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Dental Wellness Plans

Wellness Plan FAQs

  • What is an in-office annual dental wellness plan?
  • What format is allowed?
  • Why make the vouchers expire in 12 months?
  • What about “Most Favored Nation” clauses in PPO arrangements?
  • Anything else?


In 2016, WSDA representatives met with the Office of the Insurance Commissioner (OIC) to come up with a plan to replace the “wellness plans” the OIC had determined were not consistent with Washington state insurance law. Grassroots advocates Drs. Greg Yen and Cindy Pauley (WSDA’s president-elect) worked with WSDA staff and contract lobbyists to build consensus for a path forward.

The OIC’s Concerns with Some Dental Wellness Plans

WSDA learned that the OIC had been investigating discount dental wellness plans that some dentists offer to their patients. The OIC investigations are generally complaint-driven, and when the office finds a program out of compliance with state law, it normally sends a cease-and-desist letter to the provider. 

WSDA’s advocacy team reached out to the OIC’s Legislative Director and Deputy Commissioner of Legal Affairs to learn more about the OIC’s concerns, and how dentists might restructure their programs to address them. 

While OIC understands and appreciates the goal dentists have to provide access to affordable care, it believes that some wellness plans do not comply with state law. Current law states that a provider (medical, dental, chiropractic, etc.) cannot offer discounts for a membership fee. Those arrangements are considered “discount plans,” which must follow specific laws and require registration and licensure as a “discount plan organization.” 

OIC believes that providers cannot offer a subscription type of program because it is considered to be prepayment for medical services, and prepaid medical services are considered insurance that would be subject to the same regulation as insurance companies. There is a very limited circumstance in which this is allowed for medical care.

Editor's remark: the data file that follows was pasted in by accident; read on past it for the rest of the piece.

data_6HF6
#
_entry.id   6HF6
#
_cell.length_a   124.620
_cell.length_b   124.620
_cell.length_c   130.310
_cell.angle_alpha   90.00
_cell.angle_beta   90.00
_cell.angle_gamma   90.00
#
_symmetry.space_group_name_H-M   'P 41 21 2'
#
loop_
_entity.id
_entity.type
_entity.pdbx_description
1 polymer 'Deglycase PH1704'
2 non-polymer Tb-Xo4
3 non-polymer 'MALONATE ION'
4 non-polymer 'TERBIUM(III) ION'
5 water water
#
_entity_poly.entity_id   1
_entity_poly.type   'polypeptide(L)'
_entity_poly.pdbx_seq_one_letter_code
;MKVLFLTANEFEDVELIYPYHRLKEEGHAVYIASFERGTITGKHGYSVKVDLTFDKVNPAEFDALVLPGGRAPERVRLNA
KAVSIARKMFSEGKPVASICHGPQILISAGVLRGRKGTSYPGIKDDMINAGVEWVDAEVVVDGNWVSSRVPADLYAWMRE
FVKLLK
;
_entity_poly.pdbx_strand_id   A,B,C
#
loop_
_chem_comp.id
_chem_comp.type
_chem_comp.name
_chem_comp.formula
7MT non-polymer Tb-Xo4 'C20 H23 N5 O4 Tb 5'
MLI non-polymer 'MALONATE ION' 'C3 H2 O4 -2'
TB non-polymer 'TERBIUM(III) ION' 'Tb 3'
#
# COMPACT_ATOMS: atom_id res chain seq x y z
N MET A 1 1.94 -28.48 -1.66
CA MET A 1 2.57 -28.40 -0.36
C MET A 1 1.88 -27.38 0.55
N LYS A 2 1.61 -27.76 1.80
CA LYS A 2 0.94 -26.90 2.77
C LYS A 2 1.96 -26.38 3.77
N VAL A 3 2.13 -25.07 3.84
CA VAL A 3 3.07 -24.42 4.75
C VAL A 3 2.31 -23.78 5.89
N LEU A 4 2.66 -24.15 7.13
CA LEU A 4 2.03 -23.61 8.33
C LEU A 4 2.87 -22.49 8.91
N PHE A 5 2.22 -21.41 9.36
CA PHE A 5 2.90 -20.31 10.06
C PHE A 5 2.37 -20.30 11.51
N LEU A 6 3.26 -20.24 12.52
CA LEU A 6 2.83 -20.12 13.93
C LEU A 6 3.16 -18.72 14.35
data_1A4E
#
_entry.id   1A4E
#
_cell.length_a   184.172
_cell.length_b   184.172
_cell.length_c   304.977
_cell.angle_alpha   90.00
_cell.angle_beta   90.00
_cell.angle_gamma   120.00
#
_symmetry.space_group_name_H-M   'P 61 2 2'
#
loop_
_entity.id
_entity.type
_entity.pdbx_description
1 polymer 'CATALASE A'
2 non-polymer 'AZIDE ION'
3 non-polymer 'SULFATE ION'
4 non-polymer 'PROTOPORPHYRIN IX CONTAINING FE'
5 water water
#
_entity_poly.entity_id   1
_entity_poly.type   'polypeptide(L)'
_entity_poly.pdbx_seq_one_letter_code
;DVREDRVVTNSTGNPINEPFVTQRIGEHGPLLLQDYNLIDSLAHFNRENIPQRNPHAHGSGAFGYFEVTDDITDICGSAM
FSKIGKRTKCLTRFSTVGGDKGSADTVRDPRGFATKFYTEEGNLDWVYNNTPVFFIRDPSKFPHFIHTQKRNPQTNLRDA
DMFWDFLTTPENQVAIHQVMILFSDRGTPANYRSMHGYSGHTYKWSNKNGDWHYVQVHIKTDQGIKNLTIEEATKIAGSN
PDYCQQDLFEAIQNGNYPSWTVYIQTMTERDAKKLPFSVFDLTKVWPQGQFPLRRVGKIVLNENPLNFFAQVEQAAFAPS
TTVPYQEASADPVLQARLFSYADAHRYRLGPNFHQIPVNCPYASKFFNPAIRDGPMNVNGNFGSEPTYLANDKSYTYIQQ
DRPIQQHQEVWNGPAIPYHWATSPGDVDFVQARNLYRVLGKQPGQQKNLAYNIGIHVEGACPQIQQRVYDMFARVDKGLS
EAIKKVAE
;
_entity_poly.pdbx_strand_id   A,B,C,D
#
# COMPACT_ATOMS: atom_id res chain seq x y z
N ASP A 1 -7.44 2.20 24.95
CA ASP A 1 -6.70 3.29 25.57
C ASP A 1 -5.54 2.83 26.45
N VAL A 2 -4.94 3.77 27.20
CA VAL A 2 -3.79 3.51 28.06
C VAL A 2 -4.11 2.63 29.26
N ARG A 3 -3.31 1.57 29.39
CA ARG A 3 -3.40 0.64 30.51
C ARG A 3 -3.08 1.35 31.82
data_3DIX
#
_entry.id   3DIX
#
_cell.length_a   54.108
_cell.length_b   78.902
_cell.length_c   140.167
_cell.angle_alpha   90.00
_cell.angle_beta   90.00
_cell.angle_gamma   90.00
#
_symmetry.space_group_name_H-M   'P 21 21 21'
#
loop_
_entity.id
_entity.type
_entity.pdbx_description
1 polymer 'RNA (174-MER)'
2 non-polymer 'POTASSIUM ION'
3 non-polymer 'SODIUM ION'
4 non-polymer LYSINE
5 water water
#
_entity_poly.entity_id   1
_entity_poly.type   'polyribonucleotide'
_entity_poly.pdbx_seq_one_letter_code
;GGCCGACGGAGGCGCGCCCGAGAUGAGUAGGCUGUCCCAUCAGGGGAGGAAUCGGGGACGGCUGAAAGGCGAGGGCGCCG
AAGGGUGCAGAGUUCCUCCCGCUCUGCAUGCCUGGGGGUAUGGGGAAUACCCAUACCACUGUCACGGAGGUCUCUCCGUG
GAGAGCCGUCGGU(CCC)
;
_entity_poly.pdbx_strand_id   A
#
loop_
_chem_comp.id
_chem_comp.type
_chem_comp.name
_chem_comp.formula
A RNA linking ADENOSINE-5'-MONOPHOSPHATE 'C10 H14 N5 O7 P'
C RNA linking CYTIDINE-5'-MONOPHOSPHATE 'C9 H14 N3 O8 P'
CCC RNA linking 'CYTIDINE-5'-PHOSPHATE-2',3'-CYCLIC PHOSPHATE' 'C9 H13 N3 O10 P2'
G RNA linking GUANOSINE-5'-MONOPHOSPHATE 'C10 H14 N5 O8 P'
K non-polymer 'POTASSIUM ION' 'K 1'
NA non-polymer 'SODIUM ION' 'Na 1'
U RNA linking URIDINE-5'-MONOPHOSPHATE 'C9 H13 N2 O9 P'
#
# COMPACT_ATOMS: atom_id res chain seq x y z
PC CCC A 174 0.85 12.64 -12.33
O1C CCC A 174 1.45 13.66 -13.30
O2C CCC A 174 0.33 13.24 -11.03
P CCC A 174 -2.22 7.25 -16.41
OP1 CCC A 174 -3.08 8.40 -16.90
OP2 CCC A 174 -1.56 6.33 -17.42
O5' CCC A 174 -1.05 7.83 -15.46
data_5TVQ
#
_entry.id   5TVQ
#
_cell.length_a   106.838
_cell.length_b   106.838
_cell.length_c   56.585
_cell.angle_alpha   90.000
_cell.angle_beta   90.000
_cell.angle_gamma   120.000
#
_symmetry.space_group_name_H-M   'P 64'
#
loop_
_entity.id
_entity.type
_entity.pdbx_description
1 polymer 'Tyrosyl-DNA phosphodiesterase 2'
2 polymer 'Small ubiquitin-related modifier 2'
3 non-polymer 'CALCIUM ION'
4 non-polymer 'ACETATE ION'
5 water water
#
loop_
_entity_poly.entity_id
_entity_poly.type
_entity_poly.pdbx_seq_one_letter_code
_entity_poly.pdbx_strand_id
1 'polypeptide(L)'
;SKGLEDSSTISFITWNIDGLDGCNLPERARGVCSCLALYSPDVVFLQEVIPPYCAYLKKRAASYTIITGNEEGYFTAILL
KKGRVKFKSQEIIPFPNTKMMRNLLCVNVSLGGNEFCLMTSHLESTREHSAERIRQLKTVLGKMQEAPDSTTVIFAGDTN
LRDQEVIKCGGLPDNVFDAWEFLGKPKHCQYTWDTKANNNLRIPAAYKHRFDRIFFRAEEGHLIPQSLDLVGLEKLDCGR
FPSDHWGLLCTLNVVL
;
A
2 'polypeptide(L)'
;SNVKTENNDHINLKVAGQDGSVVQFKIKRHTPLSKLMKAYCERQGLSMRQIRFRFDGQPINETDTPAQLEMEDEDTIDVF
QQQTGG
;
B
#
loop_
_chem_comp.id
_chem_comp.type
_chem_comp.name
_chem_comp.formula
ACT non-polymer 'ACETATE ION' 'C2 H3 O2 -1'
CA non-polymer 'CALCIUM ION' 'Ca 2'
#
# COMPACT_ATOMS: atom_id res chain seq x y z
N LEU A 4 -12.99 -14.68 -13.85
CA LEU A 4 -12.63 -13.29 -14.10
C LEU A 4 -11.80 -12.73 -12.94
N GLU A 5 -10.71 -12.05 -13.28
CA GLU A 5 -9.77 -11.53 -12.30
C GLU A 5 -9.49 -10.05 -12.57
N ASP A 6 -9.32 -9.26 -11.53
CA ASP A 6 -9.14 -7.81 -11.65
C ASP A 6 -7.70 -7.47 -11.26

WSDA strongly believes that patients should benefit from a robust, diverse dental benefits market where patients can choose the type of dental benefit that is right for their situation. Dental wellness plans can provide a venue for patients to obtain necessary dental care and also prioritize prevention. WSDA sought to find a path forward for dental wellness plans that complied with all OIC regulations. Yen, a WSDA member who has spent considerable time creating dental wellness plans, worked with WSDA leaders and staff to develop a new way that did not include prepayment or any sort of membership fee.

WSDA worked with Drs. Yen and Pauley to provide advance materials and prepare for a meeting to discuss the matter. At the meeting with OIC, the team outlined the goal of providing an alternative consumer choice for dental care in today’s consumer-driven healthcare marketplace and establishing guidelines for prevention-based dental care programs. Experience has shown that in-office discounts and treatment credits incentivize use of prevention-based programs by patients by enhancing the sense of belonging to a dental home and encouraging return visits.

The model that was proposed to OIC called for the use of in-office vouchers or certificates that can be given to patients after their first annual visit to a dental office. These certificates can be customized for preventive care, restorative care, or other services, and include “percentage off” discounts for treatment or a credit for a specific dollar amount. The certificates can also include specific expiration dates, and the same voucher system can be re-created in future years.

After deliberating upon the materials presented at the meeting, OIC sent official word to WSDA that the proposed payment model did not raise any regulatory concerns and had the green light to proceed. Thanks to the hard work and creativity of Dr. Yen and other WSDA advocates, modified wellness plans will remain a viable alternative to traditional dental benefits, and an option to attract and retain patients. 

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